Pharmacists Provide Deficit-Reduction Solutions for 2013 Federal Budget

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Alexandria, Va. - Jan. 10, 2012

With the fiscal year 2013 federal budget process set to start with the President's budget proposal to Congress in February, the National Community Pharmacists Association (NCPA) has sent a letter offering the White House and lawmakers ideas to cut the deficit without compromising patients' access to their pharmacy of choice or harming local small businesses.

"By adopting these suggestions, we believe that the goals of cutting waste in the various federal health care programs, preserving crucial patient access to care, and fostering the ability of small business community pharmacies to provide such care, can be achieved," NCPA CEO B. Douglas Hoey, RPh, MBA said. "Independent community pharmacies are important providers to federal programs such as Medicare, Medicaid, TRICARE and the Federal Employees Health Benefits Program. Careless program cuts in these areas could hinder patient access, decrease local tax revenue and eliminate jobs in communities across the United States."

NCPA's letter, available in its entirety here, made the following recommendations:

  • Improve utilization of lower-cost generic medications. Generic drugs are one-fifth of the cost of brand-name drugs and about $75 billion worth of brand drug sales are scheduled to go off-patent by 2015. Increasing Medicaid's generic dispensing rate by five percent would reduce federal and state spending by $1.7 billion and $1.2 billion, respectively. Community pharmacists dispensed generics 72 percent of the time in 2010—or about 20 percent more often than mail order facilities, which profit from brand manufacturer rebates and other revenue. The military's TRICARE program mail order provider (Express Scripts) dispenses generics just 51 percent of the time. If TRICARE worked with community pharmacies to match the generic utilization rate of the highest state Medicaid plan (82.7 percent), it would save $9.7 billion over 10 years.
  • Maximize the benefits of patients' prescription drug therapy. Research indicates that as much as $290 billion is spent annually due to improper medication use. Face-to-face medication therapy management (MTM) provided by community pharmacists can greatly reduce those costs and its use in federal programs should be expanded.
  • Improve oversight of pharmacy benefit managers (PBMs) and collect manufacturer rebates and other revenue retained by PBMs. Seniors are paying higher premiums and the government is overpaying Medicare Part D plans due to PBMs' retention of rebates and payments from drug manufacturers, according to the U.S. Department of Health and Human Services (HHS) Office of the Inspector General. NCPA's letter adds that, "Part D PBMs are generating Part D waste for the sake of their own profits and neither the Part D plans nor HHS has the oversight tools necessary to prevent such abuse." Instead, the government should insist on full pass-through of revenues PBMs receive from manufacturers. In the Federal Employees Health Benefits Program (or FEHBP), NCPA's letter asserts that PBM "profit making activities" lead to wasteful spending and that eliminating PBMs from the program will reduce costs and preserve patient access to drugs.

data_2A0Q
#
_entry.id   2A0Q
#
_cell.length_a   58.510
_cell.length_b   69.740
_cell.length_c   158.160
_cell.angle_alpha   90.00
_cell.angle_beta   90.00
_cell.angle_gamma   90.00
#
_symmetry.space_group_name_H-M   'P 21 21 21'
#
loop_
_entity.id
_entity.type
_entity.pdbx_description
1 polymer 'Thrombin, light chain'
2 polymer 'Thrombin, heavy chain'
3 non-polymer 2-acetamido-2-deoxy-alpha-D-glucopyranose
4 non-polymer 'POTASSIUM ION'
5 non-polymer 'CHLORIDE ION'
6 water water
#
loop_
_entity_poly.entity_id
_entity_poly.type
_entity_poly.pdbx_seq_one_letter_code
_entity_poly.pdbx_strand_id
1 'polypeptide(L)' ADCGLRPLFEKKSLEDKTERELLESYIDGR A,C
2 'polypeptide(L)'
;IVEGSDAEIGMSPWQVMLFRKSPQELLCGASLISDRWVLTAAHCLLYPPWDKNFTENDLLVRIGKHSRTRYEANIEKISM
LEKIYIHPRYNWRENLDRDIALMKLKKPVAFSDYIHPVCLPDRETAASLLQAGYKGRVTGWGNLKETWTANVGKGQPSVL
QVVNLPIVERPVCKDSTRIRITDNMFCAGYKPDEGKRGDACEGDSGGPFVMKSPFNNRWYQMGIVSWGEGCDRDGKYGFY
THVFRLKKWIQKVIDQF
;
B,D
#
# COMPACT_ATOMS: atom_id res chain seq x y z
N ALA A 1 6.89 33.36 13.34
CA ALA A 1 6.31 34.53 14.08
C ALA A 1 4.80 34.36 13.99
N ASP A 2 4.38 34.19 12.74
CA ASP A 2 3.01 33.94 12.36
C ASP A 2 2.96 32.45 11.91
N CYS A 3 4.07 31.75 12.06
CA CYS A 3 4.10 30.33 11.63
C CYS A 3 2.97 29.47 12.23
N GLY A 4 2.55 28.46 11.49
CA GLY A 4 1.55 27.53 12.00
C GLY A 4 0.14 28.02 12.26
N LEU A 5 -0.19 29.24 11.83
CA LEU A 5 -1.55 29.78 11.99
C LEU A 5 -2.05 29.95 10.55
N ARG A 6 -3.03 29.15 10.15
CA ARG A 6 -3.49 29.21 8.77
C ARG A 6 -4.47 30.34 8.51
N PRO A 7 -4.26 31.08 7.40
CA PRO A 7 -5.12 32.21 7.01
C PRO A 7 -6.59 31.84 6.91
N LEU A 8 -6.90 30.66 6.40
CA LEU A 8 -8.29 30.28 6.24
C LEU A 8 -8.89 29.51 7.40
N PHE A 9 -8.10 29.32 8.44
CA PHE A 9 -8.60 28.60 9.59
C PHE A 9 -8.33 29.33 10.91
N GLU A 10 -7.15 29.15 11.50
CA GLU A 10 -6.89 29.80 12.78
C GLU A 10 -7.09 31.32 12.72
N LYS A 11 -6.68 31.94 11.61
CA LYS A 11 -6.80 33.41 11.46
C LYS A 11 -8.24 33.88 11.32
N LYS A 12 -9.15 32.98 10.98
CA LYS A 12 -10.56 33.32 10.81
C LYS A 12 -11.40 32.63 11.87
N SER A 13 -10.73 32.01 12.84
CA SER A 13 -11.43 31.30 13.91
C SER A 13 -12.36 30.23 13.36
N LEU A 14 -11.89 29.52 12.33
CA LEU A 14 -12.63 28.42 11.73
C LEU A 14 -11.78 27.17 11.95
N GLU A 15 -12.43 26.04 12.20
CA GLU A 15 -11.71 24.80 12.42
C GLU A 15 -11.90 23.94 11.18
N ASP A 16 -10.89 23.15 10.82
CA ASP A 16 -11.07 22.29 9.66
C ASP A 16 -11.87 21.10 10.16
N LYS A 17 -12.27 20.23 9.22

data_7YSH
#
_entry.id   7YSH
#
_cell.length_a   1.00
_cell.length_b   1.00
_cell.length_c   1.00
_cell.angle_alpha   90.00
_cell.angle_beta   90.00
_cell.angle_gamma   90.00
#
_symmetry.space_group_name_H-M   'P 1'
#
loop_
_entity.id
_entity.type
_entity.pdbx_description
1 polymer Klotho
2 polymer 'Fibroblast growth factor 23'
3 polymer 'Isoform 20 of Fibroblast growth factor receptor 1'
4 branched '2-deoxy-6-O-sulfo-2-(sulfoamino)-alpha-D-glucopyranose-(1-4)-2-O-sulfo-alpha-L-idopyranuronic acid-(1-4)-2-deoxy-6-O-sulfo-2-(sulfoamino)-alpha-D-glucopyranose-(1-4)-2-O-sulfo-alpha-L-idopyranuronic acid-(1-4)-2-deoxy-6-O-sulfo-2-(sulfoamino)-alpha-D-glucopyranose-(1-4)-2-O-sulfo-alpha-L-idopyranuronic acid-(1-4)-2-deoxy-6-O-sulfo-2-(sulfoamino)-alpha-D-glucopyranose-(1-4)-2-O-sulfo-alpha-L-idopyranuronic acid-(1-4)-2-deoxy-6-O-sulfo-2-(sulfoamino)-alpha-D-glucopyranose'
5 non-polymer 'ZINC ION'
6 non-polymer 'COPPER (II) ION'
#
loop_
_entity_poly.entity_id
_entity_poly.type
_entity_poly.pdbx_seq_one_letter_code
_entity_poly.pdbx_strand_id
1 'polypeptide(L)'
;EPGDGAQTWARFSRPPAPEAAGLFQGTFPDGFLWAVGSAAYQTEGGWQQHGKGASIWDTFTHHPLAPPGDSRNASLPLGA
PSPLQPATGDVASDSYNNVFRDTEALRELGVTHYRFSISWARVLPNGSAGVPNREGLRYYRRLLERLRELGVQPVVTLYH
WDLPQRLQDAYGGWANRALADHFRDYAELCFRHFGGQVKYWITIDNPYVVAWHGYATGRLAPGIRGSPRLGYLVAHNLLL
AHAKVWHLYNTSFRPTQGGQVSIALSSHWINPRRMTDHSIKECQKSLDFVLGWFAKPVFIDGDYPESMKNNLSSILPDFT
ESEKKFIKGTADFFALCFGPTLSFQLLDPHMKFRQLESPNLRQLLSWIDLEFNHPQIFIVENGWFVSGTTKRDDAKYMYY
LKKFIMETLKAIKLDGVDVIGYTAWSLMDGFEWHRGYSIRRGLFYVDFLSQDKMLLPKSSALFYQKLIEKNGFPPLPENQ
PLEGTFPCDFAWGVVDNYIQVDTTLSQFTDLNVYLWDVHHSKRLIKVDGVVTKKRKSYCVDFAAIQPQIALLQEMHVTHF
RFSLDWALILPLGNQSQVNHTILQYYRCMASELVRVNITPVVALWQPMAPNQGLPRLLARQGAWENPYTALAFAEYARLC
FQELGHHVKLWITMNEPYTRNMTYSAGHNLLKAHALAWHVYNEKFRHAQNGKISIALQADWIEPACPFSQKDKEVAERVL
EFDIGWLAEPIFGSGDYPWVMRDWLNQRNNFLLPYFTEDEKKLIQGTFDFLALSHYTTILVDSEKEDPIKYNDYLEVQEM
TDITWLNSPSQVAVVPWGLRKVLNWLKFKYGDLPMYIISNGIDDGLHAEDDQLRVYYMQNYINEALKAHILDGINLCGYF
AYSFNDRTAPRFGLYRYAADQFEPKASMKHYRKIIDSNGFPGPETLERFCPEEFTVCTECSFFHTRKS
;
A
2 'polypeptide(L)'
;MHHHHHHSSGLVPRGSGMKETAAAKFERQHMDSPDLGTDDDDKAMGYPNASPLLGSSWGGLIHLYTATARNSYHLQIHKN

• Preserve seniors' access to diabetes testing supplies from community pharmacies. To facilitate beneficiary access to diabetes testing supplies, Medicare Part B relies primarily on mail order providers, which utilize "automatic shipping" and other wasteful practices that can leave beneficiaries with excess product and drive up Medicare costs. By contrast, independent community pharmacies provide these supplies only when requested and offer cost-saving, in-person counseling on their proper use. Independent pharmacies should be exempted from Medicare's competitive bidding proposal, which would force these providers out of this field.

The National Community Pharmacists Association (NCPA®) represents the interests of America's community pharmacists, including the owners of more than 23,000 independent community pharmacies. Together they represent a $93 billion health care marketplace, dispense nearly 40% of all retail prescriptions, and employ more than 315,000 people, including 62,400 pharmacists. Independent community pharmacists are readily accessible medication experts who can help lower health care spending. They are committed to maximizing the appropriate use of lower-cost generic drugs and reducing the estimated $290 billion that is wasted annually by improper medication use. To learn more go to or read NCPA's blog, The Dose, at

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